Hopefully its clear how this analogy relates back to the moral anti-realist’s use of the problem of evil, but I’ll dissect it anyway. God is Mr. X, realist art equates to the moral good and abstract art equates to the moral evil. As with Mr. X, repeated exposure to God’s viewpoint, via divine revelation and theology, have shown us what he considers to be good and evil. God’s morality has been spelled out for us directly (e.g., the ten commandments, sermon on the mount), in rules of thumb (e.g., do unto others as you would have them do unto you) and by the moral law that he has written on the hearts of men. We get it. We have a pretty clear picture of what it is that God considers morally good and morally evil and for the most part we share that perspective and are able to identify moral judgments that we know will align with God’s morality.

So what do we make of the presence of evil in God’s dominion? As far as I can tell, moral realism doesn’t even come into play. The problem of evil is not exposing a contradiction between God’s dominion and an objective morality; it is exposing a contradiction between God’s dominion and his revealed character and attributes. Just as with the mysterious painting, the question of objectivity is irrelevant. We perceive evil in accordance with God’s definition of evil, which is generally shared with our definition of evil, and we wonder why he doesn’t stop it.

If moral realism is an unnecessary addition to the problem of evil then the apologists’ turnabout falls flat. So does the problem of evil count against the existence of God? Well, clearly one solution is that he simply isn’t there but that isn’t the only option. You could also accept that either ‘true morality’ feels uncomfortably immoral or that God is not perfect. No matter what, some concession appears to be necessary. The problem of evil is not some half-wit gimmick that can be turned on its head to defend the existence of God. It is a real problem that cannot be ignored.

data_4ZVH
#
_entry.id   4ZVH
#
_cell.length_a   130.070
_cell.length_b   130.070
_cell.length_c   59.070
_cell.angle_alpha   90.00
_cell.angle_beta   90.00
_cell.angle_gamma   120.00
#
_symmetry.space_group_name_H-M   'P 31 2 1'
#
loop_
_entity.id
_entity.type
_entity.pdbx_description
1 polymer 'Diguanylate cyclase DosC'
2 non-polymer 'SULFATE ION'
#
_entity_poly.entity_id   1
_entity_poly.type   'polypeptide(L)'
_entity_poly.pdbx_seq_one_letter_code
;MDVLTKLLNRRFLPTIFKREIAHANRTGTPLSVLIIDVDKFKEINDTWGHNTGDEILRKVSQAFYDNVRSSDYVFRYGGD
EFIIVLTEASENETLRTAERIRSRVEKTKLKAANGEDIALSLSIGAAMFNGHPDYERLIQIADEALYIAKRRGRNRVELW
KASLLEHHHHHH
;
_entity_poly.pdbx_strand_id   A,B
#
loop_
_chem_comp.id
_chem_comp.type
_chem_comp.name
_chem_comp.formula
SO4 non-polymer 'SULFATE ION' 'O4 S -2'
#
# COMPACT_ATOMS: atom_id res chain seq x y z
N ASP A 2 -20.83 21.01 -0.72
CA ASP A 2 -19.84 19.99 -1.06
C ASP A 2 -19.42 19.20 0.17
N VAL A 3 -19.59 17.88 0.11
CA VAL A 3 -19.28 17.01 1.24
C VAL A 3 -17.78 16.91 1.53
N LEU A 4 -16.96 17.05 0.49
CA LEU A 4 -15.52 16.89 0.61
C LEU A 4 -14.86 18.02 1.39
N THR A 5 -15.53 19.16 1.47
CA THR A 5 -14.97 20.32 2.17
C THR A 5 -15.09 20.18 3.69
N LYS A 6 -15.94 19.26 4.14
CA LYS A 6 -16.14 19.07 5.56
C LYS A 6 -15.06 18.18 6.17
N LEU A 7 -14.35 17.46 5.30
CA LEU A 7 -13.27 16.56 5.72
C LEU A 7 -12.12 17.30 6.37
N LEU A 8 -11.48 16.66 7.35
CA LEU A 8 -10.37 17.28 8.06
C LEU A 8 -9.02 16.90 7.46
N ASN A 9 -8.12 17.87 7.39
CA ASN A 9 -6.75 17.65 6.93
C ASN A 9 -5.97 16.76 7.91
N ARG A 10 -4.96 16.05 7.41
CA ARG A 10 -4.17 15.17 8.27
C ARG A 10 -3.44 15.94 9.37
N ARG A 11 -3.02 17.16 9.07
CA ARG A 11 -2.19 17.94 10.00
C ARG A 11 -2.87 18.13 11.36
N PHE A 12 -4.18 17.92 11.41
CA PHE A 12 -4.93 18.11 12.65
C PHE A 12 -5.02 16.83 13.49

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Pick your poison: Either God is imperfect or “true morality” is uncomfortably immoral

Michelangelo, The Fall and Expulsion from Garden of EdenThis post was birthed out of an exchange with Prayson Daniel at his blog, With All I Am. I would like to thank him for posing the question in a way which caused me to think through the various ramifications of a free will theodicy.

The setup is simply this: there appears to be a logical contradiction between the concept of a wholly perfect God and the introduction of pain and suffering as the result of free will. The options which are available to dispose of the contradiction all lead to either accepting that God is in some sense imperfect, or to accepting that “true morality” is defined by a formulation of God’s nature which does not comfortably align with our sense of morality.

The Argument

Definitions

  1. Holiness: The collective qualities which define God’s nature. To say that God is perfectly holy is to say that he is perfectly moral, perfectly loving, perfectly righteous, perfectly just, perfectly merciful and perfectly praise-worthy.
  2. Omnipotent: Having complete or unlimited power.
  3. Omniscient: Having infinite awareness, understanding, and insight.

Premises

  1. A perfectly holy God wills the world to be that which is most compatible with his holiness. Alternatively it can be said that when given the ability to actualize one world from a finite set of possible worlds, a perfectly holy God will actualize the world which accords with his holiness better than the others.
  2. An omnipotent God can achieve any world which is logically coherent (e.g., God cannot make a square circle).
  3. An omniscient God knows everything about the world; past, present and future.